News Releases

Corps begins flexible spring spill operations to benefit fish and hydropower

Northwestern Division
Published May 8, 2020
The U.S. Army Corps of Engineers began implementing its 2020 Fish Operations Plan at the four lower Snake River dams April 3 and at the lower Columbia River dams April 10. The 2020 plan includes spill and transport operations for the spring and summer juvenile fish passage seasons at these dams, as specified in the NOAA Fisheries 2019 Columbia River System Biological Opinion and the 2019-2021 Spill Operation Agreement.

Spring spill in 2020 reflects the implementation of 24-hour flexible spill operations for the purpose of supporting downstream juvenile fish passage while also providing operational flexibility that allows federal power system benefits at these dams. In 2020, spill levels will increase up to the new state water quality standards of 125% total dissolved gas (TDG) at many dams. This is an increase in spill from the 120% TDG spill levels implemented in 2019.

“This year’s operation allows us to continue to take advantage of the off-peak, lower power demand hours to provide 16 hours of spill for juvenile fish passage, while reducing spill for up to eight hours during periods of greater power demand,” said Tim Dykstra, senior fish program manager for the Corps’ Northwestern Division.

This operation is based on the 2019 collaborative agreement that the Corps, the Bonneville Power Administration, the Bureau of Reclamation, the states of Oregon and Washington, and the Nez Perce Tribe reached to implement this flexible spring spill operation. Continuing flexible operations help the region learn whether spill for juvenile fish passage, up to the maximum total dissolved gas level allowable by the states, further improves the survival of juvenile salmon and steelhead and, over time, improves adult returns, while also keeping in balance costs in hydropower generation.

Dykstra added that since this operation involves spilling much more water at these dams for juvenile fish passage than in previous years, the agencies will monitor the river system closely and adjust spill as necessary if they observe any unintended consequences from the higher spill.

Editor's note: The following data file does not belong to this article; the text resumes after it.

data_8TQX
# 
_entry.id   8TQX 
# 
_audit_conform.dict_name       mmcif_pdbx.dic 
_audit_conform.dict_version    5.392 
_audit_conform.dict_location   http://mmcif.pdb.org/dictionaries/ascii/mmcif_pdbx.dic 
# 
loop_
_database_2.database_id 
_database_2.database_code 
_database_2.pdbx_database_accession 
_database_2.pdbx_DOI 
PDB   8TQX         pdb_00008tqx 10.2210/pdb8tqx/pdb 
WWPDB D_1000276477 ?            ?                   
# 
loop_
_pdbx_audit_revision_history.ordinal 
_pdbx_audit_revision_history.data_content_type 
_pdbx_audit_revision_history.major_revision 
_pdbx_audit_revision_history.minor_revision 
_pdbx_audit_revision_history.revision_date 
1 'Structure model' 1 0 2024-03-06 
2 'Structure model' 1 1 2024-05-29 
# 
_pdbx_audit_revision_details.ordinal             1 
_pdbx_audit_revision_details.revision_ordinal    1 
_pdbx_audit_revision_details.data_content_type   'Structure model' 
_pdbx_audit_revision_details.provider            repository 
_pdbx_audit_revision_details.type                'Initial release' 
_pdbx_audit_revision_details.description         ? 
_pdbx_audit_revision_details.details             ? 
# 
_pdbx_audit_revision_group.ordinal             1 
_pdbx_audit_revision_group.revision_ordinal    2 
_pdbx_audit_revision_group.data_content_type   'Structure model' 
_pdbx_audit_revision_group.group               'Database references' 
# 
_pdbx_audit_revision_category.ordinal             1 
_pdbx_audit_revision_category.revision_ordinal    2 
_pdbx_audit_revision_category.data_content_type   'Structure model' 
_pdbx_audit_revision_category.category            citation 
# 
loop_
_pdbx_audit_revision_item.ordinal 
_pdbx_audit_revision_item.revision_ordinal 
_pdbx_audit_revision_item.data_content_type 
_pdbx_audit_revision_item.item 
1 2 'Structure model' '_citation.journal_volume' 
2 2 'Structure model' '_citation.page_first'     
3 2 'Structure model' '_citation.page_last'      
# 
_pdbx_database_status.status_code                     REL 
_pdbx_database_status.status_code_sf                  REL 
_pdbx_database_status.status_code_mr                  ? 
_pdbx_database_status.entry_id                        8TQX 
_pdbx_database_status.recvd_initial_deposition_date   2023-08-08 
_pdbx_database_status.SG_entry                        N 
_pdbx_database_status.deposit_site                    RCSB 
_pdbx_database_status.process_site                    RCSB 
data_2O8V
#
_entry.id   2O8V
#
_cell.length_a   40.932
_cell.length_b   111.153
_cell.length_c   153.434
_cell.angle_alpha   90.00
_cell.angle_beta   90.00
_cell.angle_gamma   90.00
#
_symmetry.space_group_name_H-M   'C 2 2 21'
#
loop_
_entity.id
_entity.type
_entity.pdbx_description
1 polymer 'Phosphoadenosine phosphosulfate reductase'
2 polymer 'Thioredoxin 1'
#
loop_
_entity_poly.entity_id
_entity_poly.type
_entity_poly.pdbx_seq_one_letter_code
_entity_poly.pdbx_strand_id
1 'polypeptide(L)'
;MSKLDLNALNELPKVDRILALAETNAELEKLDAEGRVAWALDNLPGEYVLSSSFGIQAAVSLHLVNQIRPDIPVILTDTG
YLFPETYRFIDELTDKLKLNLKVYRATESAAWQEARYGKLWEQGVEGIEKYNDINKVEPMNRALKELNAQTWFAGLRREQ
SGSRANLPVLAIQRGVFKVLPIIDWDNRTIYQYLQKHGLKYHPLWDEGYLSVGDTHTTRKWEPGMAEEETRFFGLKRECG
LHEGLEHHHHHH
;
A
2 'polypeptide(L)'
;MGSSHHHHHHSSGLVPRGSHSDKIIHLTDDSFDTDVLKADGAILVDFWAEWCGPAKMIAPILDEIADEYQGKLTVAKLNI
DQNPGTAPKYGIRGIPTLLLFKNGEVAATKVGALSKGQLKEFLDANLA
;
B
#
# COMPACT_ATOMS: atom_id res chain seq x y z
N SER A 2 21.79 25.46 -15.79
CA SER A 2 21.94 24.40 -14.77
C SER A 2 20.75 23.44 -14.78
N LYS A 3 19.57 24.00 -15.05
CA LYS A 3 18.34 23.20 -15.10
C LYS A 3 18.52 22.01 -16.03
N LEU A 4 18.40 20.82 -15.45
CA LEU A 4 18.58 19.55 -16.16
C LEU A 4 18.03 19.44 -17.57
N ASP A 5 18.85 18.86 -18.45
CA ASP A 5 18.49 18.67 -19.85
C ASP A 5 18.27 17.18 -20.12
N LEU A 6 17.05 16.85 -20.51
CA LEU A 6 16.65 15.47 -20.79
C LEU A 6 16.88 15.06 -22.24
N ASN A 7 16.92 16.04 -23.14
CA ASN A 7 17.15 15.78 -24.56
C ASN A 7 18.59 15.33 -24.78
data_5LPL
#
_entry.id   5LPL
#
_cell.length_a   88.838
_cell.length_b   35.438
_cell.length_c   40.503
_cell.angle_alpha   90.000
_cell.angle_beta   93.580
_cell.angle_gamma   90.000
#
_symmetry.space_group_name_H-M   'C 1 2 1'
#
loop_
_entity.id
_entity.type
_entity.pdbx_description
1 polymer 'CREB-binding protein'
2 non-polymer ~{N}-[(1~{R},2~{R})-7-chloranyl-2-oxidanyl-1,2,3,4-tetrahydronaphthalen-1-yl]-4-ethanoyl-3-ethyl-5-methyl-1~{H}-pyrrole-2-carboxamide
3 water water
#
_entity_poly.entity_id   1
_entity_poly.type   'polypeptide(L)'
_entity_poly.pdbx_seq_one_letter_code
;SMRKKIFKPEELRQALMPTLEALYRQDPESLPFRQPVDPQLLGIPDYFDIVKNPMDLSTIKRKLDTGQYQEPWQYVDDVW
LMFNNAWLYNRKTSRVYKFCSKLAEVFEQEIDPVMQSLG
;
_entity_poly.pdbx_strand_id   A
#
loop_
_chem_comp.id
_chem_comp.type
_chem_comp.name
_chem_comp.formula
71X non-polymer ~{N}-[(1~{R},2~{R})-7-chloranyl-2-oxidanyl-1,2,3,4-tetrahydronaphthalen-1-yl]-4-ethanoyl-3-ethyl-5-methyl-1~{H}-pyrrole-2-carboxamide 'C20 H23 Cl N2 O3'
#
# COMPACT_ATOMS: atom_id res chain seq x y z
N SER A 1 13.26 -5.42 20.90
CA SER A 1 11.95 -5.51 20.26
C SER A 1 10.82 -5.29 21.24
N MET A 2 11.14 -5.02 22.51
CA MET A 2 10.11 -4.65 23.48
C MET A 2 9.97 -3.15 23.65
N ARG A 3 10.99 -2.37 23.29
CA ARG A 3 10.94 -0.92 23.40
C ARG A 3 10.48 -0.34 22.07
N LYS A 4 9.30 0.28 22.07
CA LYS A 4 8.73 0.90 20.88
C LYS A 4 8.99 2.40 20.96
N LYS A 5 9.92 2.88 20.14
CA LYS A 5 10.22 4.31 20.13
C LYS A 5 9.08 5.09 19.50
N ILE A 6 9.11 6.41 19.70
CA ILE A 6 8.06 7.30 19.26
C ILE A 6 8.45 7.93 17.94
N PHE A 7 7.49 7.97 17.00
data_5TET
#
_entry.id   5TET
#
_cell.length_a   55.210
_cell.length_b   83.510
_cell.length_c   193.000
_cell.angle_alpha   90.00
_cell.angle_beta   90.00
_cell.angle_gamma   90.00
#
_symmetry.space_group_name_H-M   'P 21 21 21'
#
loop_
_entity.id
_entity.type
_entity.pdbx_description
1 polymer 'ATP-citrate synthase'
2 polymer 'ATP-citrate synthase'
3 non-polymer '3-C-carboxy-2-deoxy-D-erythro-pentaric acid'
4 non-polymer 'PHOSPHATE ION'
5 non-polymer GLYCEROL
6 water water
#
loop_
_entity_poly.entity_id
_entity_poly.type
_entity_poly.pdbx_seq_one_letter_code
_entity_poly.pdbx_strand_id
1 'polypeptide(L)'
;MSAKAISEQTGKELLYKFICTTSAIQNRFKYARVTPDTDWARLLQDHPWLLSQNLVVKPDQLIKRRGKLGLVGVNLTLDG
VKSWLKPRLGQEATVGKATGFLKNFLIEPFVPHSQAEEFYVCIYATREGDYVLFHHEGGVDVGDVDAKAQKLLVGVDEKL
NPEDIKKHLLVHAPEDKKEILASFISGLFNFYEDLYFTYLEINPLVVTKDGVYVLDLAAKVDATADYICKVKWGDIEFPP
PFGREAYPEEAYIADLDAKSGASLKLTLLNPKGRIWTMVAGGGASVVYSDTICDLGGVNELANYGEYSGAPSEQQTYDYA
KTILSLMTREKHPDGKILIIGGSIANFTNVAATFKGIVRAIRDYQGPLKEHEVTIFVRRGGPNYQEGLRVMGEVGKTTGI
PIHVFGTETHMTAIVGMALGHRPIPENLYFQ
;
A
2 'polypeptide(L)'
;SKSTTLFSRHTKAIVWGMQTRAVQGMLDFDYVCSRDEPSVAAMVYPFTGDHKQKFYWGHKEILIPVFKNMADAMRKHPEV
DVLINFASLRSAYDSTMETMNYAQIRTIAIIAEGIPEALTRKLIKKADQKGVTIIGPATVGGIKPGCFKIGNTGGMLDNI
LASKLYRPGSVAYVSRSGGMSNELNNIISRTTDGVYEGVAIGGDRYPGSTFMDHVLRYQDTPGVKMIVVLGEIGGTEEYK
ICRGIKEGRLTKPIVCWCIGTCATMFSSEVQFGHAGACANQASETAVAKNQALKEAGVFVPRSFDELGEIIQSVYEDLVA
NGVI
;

The transition to summer spill begins on June 21 at lower Snake River dams and June 16 at lower Columbia River dams. Summer spill for juvenile fish passage ends at all eight dams at midnight on September 1, although late summer spill levels will be reduced from 2019 levels starting August 16 to offset the hydropower impacts from higher spill in the spring months.

The most recent water supply forecast for 2020 issued April 24 by the Northwest River Forecast Center for the Columbia River Basin (Apr–Aug) is 95 percent of normal as measured at The Dalles Dam and 81 percent of normal for the Snake River Basin, (Apr–Jul), as measured at Lower Granite Dam.

Spring snow melt will result in high water levels and high velocities below the dams. River users, especially anglers, are reminded to be mindful of conditions and to always wear a personal flotation device when on or near the river. Boaters should expect spill to create unusual currents, eddies and turbulent conditions, particularly immediately downstream of the dams and near navigation locks.

In addition to spill, the federal agencies will continue many other actions in the current biological opinion that benefit salmon and steelhead. For more information on federal salmon and steelhead recovery efforts in the region, NOAA Fisheries’ 2019 Columbia River System Biological Opinion and the flexible spill agreement, visit

Matt Rabe

Release no. 20-049